Saturday, March 25, 2023

One Bucket Or Two? - Another Long Term Care Option

When people are planning for retirement, one very important piece of the puzzle is often neglected. While thinking of once-in-a-lifetime trips and pickleball sound fun, long term care expenses have to be part of the equation. 

As mentioned in a previous post, the "no go years" happen when one's health deteriorates into a chronic illness. Caregivers are expensive in a facility and can cost even more to be in a client's home. In a short amount of time an entire retirement savings can be gone.

I like to say that people who buy Long Term Care insurance (LTCi) are "forward thinkers". And for many younger "forward thinkers", say under 40 years of age, it can be cost effective to look into a life insurance policy with "living benefits", which can be used for long term care expenses, instead of a traditional LTCi policy.  In other words, one could use their life insurance while they are still alive.

These types of policies come in different formats and pricing. Generally speaking, here are a few difference in these hybrid life/LTCi combo policies.

  • Underwriting: Since the policy is a life insurance policy, the underwriting guidelines may be different. I've seen LTCi policies be declined, yet the client is approved for a life insurance policy. However, if the LTCi portion is a separate rider, it can be underwritten apart from the life insurance. 
  • Benefit payments: Many of the policies with Chronic Illness riders or equivalent Living Benefits pay the benefits directly to the insured, but some with true LTCi benefits may require receipts for reimbursement. Check with you agent to find out which is best for your needs.
Traditionally, these "living benefits" were found exclusively on permanent life insurance policies, like whole or universal life. Recently we found a carrier who also offers a term life policy with the living benefits included. 

There is one important part of this combo life insurance/LTCi piece that needs to be covered. Generally speaking, if you decide to purchase one of these products, be aware that if you become chronically ill and need the benefits to cover the cost of your care, you may exhaust your life insurance benefits which could be of use to your survivors when you die.

This is where the buckets come in. Many of these policies have one bucket of money, and like stated above, can be used for either life insurance or long term care expenses, but not both. (I have seen a version that keeps a small amount of life insurance aside, say $10,000).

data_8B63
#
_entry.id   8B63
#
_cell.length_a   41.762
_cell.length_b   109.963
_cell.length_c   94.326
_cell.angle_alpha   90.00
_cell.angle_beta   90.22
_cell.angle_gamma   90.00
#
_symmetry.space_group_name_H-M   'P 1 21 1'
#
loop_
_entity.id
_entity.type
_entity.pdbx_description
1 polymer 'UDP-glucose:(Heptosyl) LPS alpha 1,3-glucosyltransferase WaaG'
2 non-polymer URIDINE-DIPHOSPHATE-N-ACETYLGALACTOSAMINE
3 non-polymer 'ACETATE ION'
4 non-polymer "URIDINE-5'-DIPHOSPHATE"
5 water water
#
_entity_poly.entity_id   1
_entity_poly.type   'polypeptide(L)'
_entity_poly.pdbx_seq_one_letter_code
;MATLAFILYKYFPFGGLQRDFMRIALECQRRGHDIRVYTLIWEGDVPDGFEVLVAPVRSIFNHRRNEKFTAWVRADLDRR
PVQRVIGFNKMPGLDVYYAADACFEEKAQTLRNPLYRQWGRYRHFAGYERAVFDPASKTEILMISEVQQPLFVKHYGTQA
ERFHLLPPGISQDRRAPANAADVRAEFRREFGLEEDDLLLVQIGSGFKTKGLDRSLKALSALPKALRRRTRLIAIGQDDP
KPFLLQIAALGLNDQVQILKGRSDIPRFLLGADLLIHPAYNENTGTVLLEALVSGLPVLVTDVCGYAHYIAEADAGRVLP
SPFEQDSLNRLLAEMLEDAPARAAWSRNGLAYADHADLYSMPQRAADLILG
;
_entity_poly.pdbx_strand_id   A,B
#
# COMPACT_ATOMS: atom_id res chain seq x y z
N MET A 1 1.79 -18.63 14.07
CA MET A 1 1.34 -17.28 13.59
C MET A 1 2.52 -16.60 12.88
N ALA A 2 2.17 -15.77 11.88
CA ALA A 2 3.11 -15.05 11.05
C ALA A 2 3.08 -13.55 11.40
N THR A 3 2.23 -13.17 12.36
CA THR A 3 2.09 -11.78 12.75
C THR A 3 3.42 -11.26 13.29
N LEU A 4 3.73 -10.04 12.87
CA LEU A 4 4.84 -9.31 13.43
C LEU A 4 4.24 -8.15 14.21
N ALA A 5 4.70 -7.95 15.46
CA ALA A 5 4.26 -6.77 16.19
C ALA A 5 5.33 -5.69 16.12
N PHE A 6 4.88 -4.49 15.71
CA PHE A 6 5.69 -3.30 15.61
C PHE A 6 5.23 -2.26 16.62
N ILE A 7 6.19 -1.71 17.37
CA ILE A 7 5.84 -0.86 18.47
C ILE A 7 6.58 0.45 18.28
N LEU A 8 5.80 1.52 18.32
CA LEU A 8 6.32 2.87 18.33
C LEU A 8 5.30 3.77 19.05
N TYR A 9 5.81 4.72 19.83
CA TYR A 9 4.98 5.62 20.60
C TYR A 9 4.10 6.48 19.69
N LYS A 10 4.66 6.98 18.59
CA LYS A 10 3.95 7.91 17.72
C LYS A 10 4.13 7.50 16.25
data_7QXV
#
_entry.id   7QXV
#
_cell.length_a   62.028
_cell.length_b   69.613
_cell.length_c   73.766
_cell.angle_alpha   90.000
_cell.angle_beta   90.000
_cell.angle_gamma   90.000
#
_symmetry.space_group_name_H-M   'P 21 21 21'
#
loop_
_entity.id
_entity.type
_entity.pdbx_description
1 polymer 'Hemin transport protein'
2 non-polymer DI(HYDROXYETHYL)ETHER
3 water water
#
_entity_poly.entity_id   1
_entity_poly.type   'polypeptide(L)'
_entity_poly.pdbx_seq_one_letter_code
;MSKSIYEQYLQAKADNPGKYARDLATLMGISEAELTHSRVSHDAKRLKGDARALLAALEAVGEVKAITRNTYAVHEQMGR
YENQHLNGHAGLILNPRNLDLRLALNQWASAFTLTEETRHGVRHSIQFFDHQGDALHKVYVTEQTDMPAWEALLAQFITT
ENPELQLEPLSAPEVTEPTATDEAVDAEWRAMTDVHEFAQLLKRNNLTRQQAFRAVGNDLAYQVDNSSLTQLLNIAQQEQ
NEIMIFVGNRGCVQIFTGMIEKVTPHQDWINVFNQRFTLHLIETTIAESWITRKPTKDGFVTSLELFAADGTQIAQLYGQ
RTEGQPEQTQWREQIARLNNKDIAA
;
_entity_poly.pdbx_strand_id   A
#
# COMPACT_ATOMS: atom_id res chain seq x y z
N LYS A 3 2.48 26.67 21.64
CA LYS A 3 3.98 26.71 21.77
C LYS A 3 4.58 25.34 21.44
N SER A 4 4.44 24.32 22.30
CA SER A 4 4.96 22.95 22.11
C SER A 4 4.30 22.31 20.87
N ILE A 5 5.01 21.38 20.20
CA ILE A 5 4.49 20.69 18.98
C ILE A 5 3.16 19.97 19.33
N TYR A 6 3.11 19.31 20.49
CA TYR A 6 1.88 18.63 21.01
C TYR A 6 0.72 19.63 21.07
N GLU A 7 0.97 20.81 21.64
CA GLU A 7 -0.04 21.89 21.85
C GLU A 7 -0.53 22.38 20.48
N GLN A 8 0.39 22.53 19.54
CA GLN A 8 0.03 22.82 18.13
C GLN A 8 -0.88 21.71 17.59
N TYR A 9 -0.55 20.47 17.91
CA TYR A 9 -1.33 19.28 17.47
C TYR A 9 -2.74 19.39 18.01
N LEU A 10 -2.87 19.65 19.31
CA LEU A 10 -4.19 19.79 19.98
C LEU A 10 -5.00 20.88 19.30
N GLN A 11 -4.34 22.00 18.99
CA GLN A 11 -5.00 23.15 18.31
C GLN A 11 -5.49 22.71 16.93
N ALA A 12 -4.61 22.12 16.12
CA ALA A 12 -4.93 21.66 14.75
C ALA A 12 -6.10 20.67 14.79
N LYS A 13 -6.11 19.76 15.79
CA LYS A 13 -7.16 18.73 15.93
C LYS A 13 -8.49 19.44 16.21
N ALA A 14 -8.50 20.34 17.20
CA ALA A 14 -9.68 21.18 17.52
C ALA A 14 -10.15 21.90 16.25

On the other hand, there are also policies with two buckets of money, with each being able to pay out. For example, let's say you have a $100,000 policy and have a stroke. You can use up to the $100,000 for your care until that bucket is empty. If you should die, the second bucket is still full for your life insurance needs. 

The "two bucket" policy can cost more, and that is because of the potential for paying out twice (once for your chronic illness, again at your death). 

Let's try another example of the same $100,000 policy, but change things up a bit. Again, you have a stroke, but after using half of the money, $50,000, you pass away. At that point the life insurance bucket pays out it's $100,000, so the total payout is $150,000.

When I talk to clients about LTCi one objection is raised far more than others. "What if I die before I need it?" It's a reasonable question, because LTCi can be expensive and if someone were to suddenly pass away, the premiums would be for nought. However, with a combo plan, it will still pay out the death amount, so nothing is "wasted". 

Also, traditional LTCi policies have a claus that states that the insurance carrier has the right to raise the premiums of policies that are in force if they need to. This happened after the Great Recession of 2008. The insurance companies had invested heavily into the stock market, and when the market dropped so did the amount of money on hand needed to pay claims. Several companies raised premiums 15-20%, with at least one carrier going for a second premium rate hike not long after the first. With life insurance, your rate is locked in.

Combo products can be a useful part of an insurance plan for a lot of people but make sure you ask your agent or insurance broker about your options and how it will pay if you need it.

Chris Castanes is the president of Surf Financial Brokers, helping people find affordable life and disability insurance coverage. He's also is a professional speaker helping sales people be more productive and efficient and has spoken to professional and civic organizations throughout the Southeast. And please subscribe to this blog!

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